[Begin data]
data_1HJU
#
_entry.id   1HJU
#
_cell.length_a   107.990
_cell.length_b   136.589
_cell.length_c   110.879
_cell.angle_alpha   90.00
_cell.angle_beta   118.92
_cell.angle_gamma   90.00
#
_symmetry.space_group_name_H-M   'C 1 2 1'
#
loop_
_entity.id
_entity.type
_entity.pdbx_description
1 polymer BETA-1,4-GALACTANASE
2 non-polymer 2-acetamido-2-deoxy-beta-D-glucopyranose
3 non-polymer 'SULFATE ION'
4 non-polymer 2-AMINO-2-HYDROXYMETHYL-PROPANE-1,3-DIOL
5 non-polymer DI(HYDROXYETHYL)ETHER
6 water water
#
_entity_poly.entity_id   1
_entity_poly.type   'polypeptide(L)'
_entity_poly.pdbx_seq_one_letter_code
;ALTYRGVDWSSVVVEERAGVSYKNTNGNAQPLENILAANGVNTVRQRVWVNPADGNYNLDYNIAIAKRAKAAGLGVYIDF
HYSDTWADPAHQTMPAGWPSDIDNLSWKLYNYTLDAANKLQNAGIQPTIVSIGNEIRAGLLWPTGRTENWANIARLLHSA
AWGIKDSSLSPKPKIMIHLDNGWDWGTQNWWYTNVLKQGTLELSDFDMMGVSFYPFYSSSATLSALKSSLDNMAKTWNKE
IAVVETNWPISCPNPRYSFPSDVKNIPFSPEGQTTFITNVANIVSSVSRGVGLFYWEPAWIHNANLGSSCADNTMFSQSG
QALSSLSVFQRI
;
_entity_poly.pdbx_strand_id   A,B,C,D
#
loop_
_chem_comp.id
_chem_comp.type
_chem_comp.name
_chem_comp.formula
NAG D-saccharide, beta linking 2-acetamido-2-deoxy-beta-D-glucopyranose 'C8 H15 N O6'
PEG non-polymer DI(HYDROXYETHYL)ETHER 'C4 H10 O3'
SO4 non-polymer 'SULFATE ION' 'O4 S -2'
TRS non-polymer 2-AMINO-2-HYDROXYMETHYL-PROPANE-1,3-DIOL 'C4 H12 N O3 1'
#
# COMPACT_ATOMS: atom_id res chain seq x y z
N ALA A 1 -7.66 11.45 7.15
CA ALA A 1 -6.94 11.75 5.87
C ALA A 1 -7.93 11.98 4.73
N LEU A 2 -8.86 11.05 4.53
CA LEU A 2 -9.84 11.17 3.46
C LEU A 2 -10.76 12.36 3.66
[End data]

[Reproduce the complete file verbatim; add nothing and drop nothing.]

data_1HJU
#
_entry.id   1HJU
#
_cell.length_a   107.990
_cell.length_b   136.589
_cell.length_c   110.879
_cell.angle_alpha   90.00
_cell.angle_beta   118.92
_cell.angle_gamma   90.00
#
_symmetry.space_group_name_H-M   'C 1 2 1'
#
loop_
_entity.id
_entity.type
_entity.pdbx_description
1 polymer BETA-1,4-GALACTANASE
2 non-polymer 2-acetamido-2-deoxy-beta-D-glucopyranose
3 non-polymer 'SULFATE ION'
4 non-polymer 2-AMINO-2-HYDROXYMETHYL-PROPANE-1,3-DIOL
5 non-polymer DI(HYDROXYETHYL)ETHER
6 water water
#
_entity_poly.entity_id   1
_entity_poly.type   'polypeptide(L)'
_entity_poly.pdbx_seq_one_letter_code
;ALTYRGVDWSSVVVEERAGVSYKNTNGNAQPLENILAANGVNTVRQRVWVNPADGNYNLDYNIAIAKRAKAAGLGVYIDF
HYSDTWADPAHQTMPAGWPSDIDNLSWKLYNYTLDAANKLQNAGIQPTIVSIGNEIRAGLLWPTGRTENWANIARLLHSA
AWGIKDSSLSPKPKIMIHLDNGWDWGTQNWWYTNVLKQGTLELSDFDMMGVSFYPFYSSSATLSALKSSLDNMAKTWNKE
IAVVETNWPISCPNPRYSFPSDVKNIPFSPEGQTTFITNVANIVSSVSRGVGLFYWEPAWIHNANLGSSCADNTMFSQSG
QALSSLSVFQRI
;
_entity_poly.pdbx_strand_id   A,B,C,D
#
loop_
_chem_comp.id
_chem_comp.type
_chem_comp.name
_chem_comp.formula
NAG D-saccharide, beta linking 2-acetamido-2-deoxy-beta-D-glucopyranose 'C8 H15 N O6'
PEG non-polymer DI(HYDROXYETHYL)ETHER 'C4 H10 O3'
SO4 non-polymer 'SULFATE ION' 'O4 S -2'
TRS non-polymer 2-AMINO-2-HYDROXYMETHYL-PROPANE-1,3-DIOL 'C4 H12 N O3 1'
#
# COMPACT_ATOMS: atom_id res chain seq x y z
N ALA A 1 -7.66 11.45 7.15
CA ALA A 1 -6.94 11.75 5.87
C ALA A 1 -7.93 11.98 4.73
N LEU A 2 -8.86 11.05 4.53
CA LEU A 2 -9.84 11.17 3.46
C LEU A 2 -10.76 12.36 3.66